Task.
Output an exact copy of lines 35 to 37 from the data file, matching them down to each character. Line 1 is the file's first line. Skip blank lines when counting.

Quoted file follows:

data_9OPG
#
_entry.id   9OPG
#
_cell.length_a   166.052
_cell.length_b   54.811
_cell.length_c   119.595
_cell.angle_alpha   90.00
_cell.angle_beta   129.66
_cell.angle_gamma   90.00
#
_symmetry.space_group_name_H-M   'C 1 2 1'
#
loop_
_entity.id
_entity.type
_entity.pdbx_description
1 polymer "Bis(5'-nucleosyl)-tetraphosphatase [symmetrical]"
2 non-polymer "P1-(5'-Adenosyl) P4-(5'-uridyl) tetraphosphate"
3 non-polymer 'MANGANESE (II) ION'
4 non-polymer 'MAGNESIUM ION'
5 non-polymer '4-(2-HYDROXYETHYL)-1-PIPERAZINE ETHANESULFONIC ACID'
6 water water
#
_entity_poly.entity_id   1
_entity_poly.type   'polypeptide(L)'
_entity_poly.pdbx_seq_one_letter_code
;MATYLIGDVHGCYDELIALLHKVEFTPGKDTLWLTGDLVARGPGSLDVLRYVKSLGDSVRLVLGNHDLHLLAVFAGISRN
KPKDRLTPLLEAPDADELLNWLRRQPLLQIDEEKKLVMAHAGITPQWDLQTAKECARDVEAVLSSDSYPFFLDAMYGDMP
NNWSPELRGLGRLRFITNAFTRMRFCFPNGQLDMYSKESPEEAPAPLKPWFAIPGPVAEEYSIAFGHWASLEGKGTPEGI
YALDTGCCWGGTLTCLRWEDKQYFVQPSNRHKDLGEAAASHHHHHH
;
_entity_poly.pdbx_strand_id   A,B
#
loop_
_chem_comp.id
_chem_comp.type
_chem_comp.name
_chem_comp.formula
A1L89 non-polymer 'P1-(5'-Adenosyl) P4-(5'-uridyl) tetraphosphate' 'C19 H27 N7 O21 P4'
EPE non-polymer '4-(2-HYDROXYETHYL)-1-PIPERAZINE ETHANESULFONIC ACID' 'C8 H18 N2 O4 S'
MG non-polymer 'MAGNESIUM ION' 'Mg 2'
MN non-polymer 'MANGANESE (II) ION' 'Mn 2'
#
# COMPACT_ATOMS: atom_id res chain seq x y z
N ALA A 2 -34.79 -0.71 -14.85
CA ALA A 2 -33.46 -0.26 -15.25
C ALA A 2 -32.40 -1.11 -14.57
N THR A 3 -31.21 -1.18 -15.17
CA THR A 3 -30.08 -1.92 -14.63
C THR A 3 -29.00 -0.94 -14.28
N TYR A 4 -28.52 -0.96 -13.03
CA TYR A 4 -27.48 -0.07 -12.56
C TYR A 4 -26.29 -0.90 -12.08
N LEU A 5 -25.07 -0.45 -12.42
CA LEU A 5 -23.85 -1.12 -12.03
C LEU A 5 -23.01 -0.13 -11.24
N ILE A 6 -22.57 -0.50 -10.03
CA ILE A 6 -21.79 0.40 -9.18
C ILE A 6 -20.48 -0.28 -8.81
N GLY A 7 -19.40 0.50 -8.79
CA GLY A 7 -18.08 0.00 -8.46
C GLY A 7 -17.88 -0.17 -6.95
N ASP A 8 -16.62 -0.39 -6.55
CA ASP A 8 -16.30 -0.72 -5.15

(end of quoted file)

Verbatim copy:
loop_
_chem_comp.id
_chem_comp.type